Homemade "Reese's" Peanut Butter Egg Recipe

Alright friends, here’s the first official recipe - and I am so excited about this one because I just created it this past weekend, and I’ve been needing it for. ev. er. (Squints, Sandlot voice)

This weekend marks the end of what I sometimes refer to as “Reese’s shape season.” First, the pumpkins come out excessively early in like August, then the trees, then the hearts, and now the eggs. Then we get a little break from trying to resist the oh-so-tasty Reese’s shapes. Am I alone here, or are the shapes somehow way more appealing than the regular cups? I’m obviously not alone, because they keep making them and I swear there were not this many shapes when I was a child - just tried to research that, and I didn’t find out whether or not they’ve always had this many shapes but I did find out that they released a limited-edition Batman-shape in 2008, and now my heart hurts a little because I somehow missed that one! Anyway, you get the picture: I’m a big fan of Reese’s (especially the shapes) and I’m pretty confident you might be too. 

peanut butter cups

Clearly, I choose to indulge in these on occasion, but if I’m being honest I wish I wouldn’t. Yes, I’m all about treating yourself, finding balance and indulging when you want, but they’re not just full of sugar they also have some seriously questionable ingredients that I don’t really want in my body, ever. 

In order to solve this issue, I decided to create my own. For reference, I had to get some real ones because I didn’t just want to make chocolate covered peanut butter, I already know that’s good - but it’s not Reese’s-good and it's already been done. I knew I had to try to replicate that perfectly salty, kinda gritty, dense, peanut buttery filling.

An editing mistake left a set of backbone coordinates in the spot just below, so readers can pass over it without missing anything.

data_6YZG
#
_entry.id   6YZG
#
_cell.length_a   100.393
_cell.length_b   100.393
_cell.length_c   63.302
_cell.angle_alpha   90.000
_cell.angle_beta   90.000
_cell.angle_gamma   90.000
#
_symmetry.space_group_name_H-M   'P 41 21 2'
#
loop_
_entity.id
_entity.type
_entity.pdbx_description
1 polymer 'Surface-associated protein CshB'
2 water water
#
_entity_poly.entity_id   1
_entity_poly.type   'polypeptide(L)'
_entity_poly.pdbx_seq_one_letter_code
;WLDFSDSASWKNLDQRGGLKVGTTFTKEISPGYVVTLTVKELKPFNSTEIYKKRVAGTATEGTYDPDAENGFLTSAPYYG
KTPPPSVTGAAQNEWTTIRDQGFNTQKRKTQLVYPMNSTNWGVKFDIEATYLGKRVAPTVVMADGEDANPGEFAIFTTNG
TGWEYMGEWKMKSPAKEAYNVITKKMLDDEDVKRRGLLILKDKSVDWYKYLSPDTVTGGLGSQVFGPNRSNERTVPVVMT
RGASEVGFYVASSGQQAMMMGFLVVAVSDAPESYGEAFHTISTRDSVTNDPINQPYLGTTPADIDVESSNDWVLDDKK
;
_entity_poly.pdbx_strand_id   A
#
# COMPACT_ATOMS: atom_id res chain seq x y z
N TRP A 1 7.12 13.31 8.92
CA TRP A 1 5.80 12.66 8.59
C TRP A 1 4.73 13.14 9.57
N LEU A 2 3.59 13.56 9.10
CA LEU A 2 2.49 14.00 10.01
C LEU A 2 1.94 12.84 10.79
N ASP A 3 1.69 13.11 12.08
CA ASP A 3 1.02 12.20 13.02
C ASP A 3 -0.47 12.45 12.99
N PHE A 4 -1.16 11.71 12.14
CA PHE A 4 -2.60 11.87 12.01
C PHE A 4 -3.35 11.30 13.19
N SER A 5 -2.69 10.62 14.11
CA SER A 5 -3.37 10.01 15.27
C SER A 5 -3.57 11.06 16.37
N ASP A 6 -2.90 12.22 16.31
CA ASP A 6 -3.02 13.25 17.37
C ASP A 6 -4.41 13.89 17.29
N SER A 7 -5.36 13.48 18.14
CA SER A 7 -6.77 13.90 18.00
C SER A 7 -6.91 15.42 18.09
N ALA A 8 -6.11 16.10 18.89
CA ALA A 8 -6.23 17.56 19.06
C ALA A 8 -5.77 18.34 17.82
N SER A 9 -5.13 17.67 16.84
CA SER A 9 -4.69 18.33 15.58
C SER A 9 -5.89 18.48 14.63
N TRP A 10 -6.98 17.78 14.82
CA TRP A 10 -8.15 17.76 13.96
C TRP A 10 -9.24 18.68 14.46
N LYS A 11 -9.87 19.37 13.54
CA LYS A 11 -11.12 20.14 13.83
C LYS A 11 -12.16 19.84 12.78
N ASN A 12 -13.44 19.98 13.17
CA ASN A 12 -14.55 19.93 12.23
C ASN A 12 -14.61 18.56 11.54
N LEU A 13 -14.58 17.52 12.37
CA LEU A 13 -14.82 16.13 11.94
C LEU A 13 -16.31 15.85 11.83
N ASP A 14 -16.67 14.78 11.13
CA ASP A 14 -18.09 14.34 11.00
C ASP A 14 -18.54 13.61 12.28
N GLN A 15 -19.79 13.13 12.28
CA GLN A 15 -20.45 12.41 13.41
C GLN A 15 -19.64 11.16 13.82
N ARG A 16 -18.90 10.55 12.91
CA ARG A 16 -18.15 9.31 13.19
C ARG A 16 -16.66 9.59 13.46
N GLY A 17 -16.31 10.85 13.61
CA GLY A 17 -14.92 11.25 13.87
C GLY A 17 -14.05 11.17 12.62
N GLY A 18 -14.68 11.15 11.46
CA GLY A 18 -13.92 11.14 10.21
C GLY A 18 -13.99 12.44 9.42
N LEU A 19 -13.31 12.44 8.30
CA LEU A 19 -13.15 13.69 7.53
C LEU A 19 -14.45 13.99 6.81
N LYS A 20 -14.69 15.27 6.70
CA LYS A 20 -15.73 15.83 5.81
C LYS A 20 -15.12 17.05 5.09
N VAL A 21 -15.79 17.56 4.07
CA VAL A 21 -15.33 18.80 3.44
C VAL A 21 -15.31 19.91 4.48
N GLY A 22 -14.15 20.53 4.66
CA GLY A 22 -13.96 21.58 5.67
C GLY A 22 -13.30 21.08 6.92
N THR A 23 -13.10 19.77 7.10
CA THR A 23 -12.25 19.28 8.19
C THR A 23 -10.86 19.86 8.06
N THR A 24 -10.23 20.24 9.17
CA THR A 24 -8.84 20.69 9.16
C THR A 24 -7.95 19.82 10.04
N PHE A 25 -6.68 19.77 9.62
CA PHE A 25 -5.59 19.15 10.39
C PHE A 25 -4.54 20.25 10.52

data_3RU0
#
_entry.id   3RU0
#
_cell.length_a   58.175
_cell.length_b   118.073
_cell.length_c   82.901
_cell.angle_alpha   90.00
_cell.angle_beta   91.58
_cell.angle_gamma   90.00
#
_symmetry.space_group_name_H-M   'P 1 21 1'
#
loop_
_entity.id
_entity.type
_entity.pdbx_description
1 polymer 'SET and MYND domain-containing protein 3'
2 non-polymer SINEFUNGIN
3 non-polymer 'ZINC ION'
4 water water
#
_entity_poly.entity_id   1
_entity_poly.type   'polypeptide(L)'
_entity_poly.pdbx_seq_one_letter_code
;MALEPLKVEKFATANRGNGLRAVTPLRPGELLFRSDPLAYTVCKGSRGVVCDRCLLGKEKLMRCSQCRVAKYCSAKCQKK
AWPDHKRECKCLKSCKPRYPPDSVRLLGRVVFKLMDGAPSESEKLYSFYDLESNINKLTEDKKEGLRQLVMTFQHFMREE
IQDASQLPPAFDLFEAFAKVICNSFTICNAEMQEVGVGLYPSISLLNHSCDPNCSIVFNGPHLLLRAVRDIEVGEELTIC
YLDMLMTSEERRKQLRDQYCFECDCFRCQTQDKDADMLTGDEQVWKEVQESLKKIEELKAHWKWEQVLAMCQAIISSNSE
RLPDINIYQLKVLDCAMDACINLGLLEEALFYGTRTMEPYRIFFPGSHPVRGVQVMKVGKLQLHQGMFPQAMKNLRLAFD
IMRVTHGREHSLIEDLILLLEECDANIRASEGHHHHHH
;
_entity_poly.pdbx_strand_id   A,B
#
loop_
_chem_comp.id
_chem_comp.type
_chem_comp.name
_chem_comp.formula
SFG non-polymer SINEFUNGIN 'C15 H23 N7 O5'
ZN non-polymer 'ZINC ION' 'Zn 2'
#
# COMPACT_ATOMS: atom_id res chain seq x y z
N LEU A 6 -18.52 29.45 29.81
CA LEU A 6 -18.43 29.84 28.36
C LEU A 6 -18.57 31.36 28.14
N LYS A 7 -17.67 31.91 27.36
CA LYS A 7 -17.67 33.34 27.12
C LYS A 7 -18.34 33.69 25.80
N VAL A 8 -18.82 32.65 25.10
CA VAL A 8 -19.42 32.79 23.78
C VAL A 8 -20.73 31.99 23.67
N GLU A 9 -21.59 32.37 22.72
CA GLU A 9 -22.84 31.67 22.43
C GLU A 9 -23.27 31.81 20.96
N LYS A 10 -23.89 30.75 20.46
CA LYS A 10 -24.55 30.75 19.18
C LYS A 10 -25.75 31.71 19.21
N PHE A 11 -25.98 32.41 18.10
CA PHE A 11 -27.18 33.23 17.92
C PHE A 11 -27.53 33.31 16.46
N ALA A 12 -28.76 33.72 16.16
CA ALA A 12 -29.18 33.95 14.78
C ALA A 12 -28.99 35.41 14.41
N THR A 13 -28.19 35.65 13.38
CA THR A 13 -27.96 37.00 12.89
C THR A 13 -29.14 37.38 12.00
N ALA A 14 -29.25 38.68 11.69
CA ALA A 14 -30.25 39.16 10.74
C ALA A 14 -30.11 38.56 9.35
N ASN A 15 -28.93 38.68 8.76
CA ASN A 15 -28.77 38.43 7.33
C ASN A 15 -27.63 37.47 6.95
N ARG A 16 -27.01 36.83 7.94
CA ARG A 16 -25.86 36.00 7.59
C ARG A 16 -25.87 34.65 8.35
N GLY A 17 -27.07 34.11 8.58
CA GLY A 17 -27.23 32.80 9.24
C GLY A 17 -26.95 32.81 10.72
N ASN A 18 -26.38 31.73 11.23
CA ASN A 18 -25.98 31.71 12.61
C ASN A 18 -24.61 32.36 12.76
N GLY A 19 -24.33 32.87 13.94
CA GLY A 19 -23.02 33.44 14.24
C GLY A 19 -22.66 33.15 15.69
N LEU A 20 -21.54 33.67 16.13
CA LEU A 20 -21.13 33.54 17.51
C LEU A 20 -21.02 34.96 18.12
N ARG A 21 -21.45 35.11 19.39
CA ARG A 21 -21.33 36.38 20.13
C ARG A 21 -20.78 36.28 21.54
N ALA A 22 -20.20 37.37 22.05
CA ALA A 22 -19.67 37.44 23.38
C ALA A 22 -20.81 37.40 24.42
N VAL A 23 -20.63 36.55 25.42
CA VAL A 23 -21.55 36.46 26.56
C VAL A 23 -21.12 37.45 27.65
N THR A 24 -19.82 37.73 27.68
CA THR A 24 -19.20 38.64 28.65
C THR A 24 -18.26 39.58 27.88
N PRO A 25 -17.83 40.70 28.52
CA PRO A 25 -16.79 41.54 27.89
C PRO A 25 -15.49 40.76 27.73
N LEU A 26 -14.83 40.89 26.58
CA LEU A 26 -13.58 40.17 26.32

A little side-by-side comparison

A little side-by-side comparison

First, I feel like it's important to give you a reason to take the time to make these for yourself. I don't really want to ruin Reese's Eggs for you... but, I also kinda do because makes it easier to resist them and make these instead (or, at the very least it keeps you informed about what you’re eating)!

What's inside a Reese's Egg:

  • Peanuts & Chocolate
  • 16 grams of sugar, from sugar, dextrose, and lactose (aka sugar, sugar, and more sugar) 
  • PGPR aka Polyglycerol Polyricinoleate. This is a synthetic emulsifier used frequently in chocolate. Emulsifiers are used for several reasons in food: they can add stability, and texture, and increase shelf life. So far, studies have not shown any adverse reaction to consumption of PGPR in humans...but for me, it's still a chemical not a food so I'm not into it, whether it's safe or not. 
  • TBHQ aka Tertiary Butylhydroquinone, is a synthetic preservative, most common in oily, fatty foods. The FDA has set limits on how much of it can be in our foods because just 5 grams of it can literally kill you, and 1 gram of it can cause symptoms such as nausea, and passing out. Since the limits do exist, as long as they're being followed, consuming foods with this ingredient on the label won't necessarily hurt you, however it makes me really uncomfortable think about putting any amount of such a toxic chemical substance into my body. 
  • Artificial Flavor: the difference between natural flavors, and artificial flavors by definition is that artificial flavors come from an "inedible" source. So that means it's made of anything from petroleum, to wood pulp - doesn't that sound so appetizing? 

So, now that you have this recipe you can avoid all that bullshit, and enjoy ones you made yourself!

peanut butter chocolates

I have to be real with you; I once found a recipe for popcorn that "tastes exactly like Nacho Cheese Doritos" and I was pretty disappointed when the popcorn did not even remotely remind me of Doritos, which I suppose was to be expected. I don't want to hype this up so much that you think these will taste identical, because they don't. They are chocolatey, peanut buttery, salty, and sweet, but they're also darker, richer, and more decadent than the original. They're also boyfriend-approved, so if you can't trust me, trust him (who may have eaten more of them than I have this week). 

When I set out to make these the goal was to make a homemade "Reese's" Egg that was free of chemicals, and refined sugar, actually had nutritional benefits, and tasted great! I'm pretty sure I did it, but you'll have to make them and let me know yourself.